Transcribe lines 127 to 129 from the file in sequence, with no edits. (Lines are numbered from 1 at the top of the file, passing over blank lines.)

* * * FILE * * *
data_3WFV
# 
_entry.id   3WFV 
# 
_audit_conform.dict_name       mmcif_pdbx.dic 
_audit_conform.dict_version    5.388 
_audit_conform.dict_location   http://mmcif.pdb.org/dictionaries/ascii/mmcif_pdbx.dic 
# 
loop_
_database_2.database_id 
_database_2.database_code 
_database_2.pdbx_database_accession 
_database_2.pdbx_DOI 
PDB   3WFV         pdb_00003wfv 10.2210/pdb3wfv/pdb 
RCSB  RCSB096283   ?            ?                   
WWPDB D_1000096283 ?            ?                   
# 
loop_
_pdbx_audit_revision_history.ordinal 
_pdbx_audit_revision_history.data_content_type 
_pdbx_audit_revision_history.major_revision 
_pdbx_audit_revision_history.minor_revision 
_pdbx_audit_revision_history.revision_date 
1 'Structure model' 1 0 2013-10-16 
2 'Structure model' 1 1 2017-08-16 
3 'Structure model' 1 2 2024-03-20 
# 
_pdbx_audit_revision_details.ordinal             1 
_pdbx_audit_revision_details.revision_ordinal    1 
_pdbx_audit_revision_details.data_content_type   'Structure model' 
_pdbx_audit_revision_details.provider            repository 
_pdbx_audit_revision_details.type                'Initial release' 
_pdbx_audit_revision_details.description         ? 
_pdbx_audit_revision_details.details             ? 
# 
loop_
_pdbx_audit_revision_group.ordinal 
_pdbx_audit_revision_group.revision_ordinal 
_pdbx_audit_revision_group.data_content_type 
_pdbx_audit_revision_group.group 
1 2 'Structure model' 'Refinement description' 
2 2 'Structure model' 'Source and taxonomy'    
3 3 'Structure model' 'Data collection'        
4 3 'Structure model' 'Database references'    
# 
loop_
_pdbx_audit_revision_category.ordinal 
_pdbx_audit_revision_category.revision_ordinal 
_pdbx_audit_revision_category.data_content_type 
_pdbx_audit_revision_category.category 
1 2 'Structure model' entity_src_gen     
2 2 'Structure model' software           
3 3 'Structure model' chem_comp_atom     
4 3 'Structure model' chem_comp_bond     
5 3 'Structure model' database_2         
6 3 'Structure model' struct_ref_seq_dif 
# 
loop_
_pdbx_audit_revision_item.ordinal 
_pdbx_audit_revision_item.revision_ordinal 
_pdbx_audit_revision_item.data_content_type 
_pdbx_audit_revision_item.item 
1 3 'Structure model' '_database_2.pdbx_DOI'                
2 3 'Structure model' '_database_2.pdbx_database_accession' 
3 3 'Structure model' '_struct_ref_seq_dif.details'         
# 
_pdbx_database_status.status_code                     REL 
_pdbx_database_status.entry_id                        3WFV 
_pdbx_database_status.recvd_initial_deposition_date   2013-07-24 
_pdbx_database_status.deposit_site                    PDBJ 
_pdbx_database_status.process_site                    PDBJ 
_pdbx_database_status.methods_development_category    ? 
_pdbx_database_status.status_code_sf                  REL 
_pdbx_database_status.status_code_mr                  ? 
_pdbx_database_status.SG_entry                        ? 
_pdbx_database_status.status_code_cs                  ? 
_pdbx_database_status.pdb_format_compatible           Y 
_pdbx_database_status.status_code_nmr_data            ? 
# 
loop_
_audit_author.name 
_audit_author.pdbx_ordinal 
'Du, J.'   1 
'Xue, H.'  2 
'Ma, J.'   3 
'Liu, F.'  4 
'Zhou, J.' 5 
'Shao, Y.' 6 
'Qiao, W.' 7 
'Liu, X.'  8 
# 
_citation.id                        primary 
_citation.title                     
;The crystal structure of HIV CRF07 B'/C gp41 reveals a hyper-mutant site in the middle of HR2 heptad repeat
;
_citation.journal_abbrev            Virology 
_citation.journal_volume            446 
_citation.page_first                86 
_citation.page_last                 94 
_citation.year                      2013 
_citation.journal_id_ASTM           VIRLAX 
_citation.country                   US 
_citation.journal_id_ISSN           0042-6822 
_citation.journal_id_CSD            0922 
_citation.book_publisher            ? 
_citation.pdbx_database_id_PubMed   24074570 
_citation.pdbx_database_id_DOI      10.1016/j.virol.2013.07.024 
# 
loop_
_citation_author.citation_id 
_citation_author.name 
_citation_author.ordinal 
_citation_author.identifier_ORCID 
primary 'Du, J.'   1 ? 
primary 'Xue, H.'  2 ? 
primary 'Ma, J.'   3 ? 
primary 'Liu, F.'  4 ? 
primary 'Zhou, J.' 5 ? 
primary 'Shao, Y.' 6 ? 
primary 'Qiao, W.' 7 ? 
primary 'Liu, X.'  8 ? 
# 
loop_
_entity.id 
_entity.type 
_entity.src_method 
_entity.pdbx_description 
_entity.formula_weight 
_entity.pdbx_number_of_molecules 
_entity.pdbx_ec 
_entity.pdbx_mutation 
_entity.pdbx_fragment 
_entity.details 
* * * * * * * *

_entity.pdbx_description 
_entity.formula_weight 
_entity.pdbx_number_of_molecules 